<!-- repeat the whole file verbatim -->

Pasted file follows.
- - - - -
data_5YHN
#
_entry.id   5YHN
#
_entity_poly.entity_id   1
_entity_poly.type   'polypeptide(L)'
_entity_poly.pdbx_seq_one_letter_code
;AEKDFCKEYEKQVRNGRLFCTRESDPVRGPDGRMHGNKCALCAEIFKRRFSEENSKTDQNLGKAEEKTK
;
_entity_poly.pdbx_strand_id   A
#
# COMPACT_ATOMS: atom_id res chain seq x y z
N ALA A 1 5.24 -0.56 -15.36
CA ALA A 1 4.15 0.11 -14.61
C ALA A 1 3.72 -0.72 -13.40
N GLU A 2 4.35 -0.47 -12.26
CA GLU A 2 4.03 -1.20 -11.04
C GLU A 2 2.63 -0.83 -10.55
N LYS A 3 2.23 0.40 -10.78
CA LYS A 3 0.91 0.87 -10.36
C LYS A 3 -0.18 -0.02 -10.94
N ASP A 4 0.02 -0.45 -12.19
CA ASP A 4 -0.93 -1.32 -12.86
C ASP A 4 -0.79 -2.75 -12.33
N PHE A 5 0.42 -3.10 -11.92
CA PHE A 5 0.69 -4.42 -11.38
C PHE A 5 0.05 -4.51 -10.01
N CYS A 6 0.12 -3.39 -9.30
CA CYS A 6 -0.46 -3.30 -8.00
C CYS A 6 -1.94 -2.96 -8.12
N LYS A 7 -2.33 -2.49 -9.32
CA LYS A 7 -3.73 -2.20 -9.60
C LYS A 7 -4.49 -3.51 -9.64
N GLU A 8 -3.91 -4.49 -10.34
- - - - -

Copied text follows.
data_5YHN
#
_entry.id   5YHN
#
_entity_poly.entity_id   1
_entity_poly.type   'polypeptide(L)'
_entity_poly.pdbx_seq_one_letter_code
;AEKDFCKEYEKQVRNGRLFCTRESDPVRGPDGRMHGNKCALCAEIFKRRFSEENSKTDQNLGKAEEKTK
;
_entity_poly.pdbx_strand_id   A
#
# COMPACT_ATOMS: atom_id res chain seq x y z
N ALA A 1 5.24 -0.56 -15.36
CA ALA A 1 4.15 0.11 -14.61
C ALA A 1 3.72 -0.72 -13.40
N GLU A 2 4.35 -0.47 -12.26
CA GLU A 2 4.03 -1.20 -11.04
C GLU A 2 2.63 -0.83 -10.55
N LYS A 3 2.23 0.40 -10.78
CA LYS A 3 0.91 0.87 -10.36
C LYS A 3 -0.18 -0.02 -10.94
N ASP A 4 0.02 -0.45 -12.19
CA ASP A 4 -0.93 -1.32 -12.86
C ASP A 4 -0.79 -2.75 -12.33
N PHE A 5 0.42 -3.10 -11.92
CA PHE A 5 0.69 -4.42 -11.38
C PHE A 5 0.05 -4.51 -10.01
N CYS A 6 0.12 -3.39 -9.30
CA CYS A 6 -0.46 -3.30 -8.00
C CYS A 6 -1.94 -2.96 -8.12
N LYS A 7 -2.33 -2.49 -9.32
CA LYS A 7 -3.73 -2.20 -9.60
C LYS A 7 -4.49 -3.51 -9.64
N GLU A 8 -3.91 -4.49 -10.34